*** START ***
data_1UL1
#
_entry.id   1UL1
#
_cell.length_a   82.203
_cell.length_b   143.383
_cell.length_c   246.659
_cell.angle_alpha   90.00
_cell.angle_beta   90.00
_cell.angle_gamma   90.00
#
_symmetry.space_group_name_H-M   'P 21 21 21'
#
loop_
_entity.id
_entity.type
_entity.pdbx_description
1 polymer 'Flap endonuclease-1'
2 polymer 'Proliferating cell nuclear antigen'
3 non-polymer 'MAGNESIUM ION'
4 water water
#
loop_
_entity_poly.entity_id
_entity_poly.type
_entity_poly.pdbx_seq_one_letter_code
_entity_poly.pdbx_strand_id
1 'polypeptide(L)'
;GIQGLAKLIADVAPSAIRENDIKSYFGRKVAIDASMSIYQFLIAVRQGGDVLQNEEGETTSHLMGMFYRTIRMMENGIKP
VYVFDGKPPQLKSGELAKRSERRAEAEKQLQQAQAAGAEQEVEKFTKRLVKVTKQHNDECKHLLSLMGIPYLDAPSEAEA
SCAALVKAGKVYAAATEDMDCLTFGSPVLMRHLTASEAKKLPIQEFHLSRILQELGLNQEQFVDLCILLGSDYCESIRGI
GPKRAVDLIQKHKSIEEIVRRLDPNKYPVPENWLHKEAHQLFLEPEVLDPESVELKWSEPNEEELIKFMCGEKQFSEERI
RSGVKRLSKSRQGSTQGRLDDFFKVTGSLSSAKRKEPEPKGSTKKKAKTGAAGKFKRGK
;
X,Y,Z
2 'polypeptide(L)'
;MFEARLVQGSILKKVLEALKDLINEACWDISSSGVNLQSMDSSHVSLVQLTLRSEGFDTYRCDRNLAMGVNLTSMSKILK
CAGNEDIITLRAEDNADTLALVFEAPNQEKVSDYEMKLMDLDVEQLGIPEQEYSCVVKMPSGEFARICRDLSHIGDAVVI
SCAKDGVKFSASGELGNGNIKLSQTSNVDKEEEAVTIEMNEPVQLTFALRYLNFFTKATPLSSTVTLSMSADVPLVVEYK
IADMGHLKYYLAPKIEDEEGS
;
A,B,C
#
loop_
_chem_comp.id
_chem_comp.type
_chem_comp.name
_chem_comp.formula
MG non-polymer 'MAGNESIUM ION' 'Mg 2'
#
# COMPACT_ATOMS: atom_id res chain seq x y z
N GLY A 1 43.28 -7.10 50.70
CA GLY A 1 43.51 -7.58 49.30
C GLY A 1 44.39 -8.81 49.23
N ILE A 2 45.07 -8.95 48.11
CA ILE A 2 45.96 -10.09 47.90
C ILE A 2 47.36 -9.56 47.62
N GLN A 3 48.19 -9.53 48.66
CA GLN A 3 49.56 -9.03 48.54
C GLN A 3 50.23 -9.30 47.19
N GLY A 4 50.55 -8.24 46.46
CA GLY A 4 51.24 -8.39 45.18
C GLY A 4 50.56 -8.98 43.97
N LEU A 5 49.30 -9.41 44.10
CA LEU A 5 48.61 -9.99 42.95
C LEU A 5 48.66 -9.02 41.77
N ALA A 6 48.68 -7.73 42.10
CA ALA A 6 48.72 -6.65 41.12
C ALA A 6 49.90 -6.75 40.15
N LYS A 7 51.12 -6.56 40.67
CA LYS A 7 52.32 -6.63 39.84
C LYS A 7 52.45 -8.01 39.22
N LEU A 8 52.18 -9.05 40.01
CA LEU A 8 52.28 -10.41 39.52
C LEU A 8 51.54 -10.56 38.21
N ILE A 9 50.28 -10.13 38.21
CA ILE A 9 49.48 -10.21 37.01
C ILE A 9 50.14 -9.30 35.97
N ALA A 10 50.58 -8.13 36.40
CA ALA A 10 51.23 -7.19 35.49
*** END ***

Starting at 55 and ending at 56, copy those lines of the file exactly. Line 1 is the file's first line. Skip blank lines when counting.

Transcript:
N ILE A 2 45.07 -8.95 48.11
CA ILE A 2 45.96 -10.09 47.90